The poppy and remembrance

By Paula Kitching, published 1st November 2019

Historian Paula Kitching reflects on the enduring symbol of the poppy.

It’s that time of year again when people start to pin a poppy to their lapel. Throughout late spring and summer the poppy grows wild all over Europe, and then for a few weeks each year the poppy stops being just a wild flower and takes on a greater significance. Formed into wreaths the poppy is laid on memorials up and down the UK and across the Commonwealth. This custom has existed now for a little under a hundred years, but like so many of the things that we now associate with Remembrance its roots are in the First World War.

The poppy was one of the few living things that survived on the battlefields of Western Europe during the Great War. Plucked from the earth, it was frequently sent home in letters to loved ones as well as making an appearance in the poems that have formed such a strong part of the cultural legacy of that time. It became a symbol of hope to many – a reminder of the beauty that the earth could supply as well as an example that life could survive when everything else seemed desolate. Once the conflict was over it became a reminder of those that had fallen and not returned, and as the years moved on the poppy’s yearly return allowed those still living to reflect with a feeling of hope rather than just sadness.

Now all these years later the poppy continues to be a symbol of remembrance, an opportunity to think of those who have been affected by conflict in the past and the present. It also continues to be a symbol of hope – a hope that life can continue after conflict, and that the damaging effects of war can always be survived. The poppy has at time been used for political purposes and the wearing of it has gone in and out of favour. Perhaps the poppy’s significance has changed slightly across the decades; however, the practice of Remembrance and the habit of wearing the poppy is something that has endured across generations and without any one group being able to own the idea of the poppy.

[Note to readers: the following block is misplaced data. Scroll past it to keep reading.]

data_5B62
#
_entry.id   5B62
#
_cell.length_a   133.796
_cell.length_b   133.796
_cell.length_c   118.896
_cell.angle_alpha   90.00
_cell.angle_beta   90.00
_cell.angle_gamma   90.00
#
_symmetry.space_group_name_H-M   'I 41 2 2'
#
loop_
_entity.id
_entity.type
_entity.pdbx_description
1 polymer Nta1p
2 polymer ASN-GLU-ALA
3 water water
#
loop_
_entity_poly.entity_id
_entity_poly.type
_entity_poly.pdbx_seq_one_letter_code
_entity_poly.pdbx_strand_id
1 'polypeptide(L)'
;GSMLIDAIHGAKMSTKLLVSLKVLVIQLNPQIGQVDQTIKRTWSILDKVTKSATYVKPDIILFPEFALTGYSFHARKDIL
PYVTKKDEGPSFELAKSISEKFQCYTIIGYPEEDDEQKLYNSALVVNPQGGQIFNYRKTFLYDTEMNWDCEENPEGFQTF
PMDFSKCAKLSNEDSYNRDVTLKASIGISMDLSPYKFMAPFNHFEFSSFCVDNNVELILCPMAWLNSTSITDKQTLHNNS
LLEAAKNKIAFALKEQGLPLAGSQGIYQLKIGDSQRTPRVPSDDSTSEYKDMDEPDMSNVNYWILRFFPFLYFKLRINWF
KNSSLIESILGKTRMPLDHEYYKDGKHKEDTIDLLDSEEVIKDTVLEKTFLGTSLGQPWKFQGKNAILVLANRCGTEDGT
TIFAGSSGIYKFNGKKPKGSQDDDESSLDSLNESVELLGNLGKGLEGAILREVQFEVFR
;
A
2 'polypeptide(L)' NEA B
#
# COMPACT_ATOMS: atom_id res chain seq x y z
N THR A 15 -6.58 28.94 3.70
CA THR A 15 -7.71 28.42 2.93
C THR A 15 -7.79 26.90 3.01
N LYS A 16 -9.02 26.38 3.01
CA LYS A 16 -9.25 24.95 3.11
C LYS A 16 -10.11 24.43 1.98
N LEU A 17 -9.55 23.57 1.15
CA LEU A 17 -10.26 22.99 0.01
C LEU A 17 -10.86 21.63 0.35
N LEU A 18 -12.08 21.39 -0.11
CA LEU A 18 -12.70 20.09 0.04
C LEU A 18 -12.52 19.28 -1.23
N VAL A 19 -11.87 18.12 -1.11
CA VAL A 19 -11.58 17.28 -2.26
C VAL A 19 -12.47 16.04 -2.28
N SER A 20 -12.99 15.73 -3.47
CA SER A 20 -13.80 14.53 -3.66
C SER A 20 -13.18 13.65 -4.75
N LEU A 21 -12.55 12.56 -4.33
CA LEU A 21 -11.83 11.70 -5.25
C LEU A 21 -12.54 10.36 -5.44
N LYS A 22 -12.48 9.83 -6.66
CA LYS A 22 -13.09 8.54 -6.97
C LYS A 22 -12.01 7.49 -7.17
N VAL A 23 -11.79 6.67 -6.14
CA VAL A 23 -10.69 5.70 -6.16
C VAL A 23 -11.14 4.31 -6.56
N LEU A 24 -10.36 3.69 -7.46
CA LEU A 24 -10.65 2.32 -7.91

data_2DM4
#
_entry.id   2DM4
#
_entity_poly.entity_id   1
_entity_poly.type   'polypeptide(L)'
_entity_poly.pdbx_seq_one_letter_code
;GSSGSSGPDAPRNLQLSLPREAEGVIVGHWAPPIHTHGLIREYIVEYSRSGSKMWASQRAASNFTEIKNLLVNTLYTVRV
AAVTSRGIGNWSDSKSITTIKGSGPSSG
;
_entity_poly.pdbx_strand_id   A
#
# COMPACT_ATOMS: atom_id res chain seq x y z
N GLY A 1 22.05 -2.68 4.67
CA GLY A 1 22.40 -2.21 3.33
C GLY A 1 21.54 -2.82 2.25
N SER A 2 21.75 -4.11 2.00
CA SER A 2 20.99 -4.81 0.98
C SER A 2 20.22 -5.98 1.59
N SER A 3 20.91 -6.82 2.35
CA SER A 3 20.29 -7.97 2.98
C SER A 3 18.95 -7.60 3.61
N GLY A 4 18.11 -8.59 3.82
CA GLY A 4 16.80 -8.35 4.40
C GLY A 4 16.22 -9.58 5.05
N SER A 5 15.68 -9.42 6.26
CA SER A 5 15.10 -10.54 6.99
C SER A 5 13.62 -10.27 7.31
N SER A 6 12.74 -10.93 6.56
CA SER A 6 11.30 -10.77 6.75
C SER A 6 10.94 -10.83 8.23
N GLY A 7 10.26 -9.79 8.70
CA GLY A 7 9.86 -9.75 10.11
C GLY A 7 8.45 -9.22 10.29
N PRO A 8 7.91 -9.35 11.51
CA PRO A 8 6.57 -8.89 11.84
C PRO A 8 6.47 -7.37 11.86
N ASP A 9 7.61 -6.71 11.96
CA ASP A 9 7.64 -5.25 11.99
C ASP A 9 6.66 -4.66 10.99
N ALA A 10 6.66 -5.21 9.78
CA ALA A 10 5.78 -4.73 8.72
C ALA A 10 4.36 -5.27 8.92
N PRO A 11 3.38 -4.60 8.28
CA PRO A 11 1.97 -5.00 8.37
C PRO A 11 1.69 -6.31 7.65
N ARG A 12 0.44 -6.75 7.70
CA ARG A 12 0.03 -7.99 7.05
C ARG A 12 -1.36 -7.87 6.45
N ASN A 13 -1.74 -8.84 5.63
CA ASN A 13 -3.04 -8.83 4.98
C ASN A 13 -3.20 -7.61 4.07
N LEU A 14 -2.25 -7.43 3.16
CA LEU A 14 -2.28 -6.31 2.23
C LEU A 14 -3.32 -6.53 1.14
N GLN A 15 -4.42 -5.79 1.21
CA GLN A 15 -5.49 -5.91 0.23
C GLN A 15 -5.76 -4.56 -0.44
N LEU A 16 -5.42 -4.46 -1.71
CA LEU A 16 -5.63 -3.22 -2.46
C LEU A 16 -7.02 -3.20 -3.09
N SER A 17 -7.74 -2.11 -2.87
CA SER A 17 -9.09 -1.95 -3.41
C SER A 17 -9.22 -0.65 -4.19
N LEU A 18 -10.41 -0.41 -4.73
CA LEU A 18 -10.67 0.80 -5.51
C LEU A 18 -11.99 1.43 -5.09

Of course the poppy is only a flower but its annual appearance on lapels rather than in the fields and roadsides is a reminder to reflect on the horrors of conflict and why it should be overcome. The poppy has become part of our historical memory and cultural presence. This November when the poppies appear use it as a time to reflect on the past and the present, of how hope was so important to those in the past as well as not forgetting those who helped to secure the present.

Remembrance time is a time of reflection, and for historians it is an opportunity to contemplate on how the past has shaped the current world and what insights it might provide for the future. It is an opportunity to look at the individuals that make up the past and how their names and actions all come together under the symbol of a flower that once brought hope.

Listen to our podcast on the Poetry of the First World War and read our special WW1 edition of The Historian via the links below, available free to Historian Members: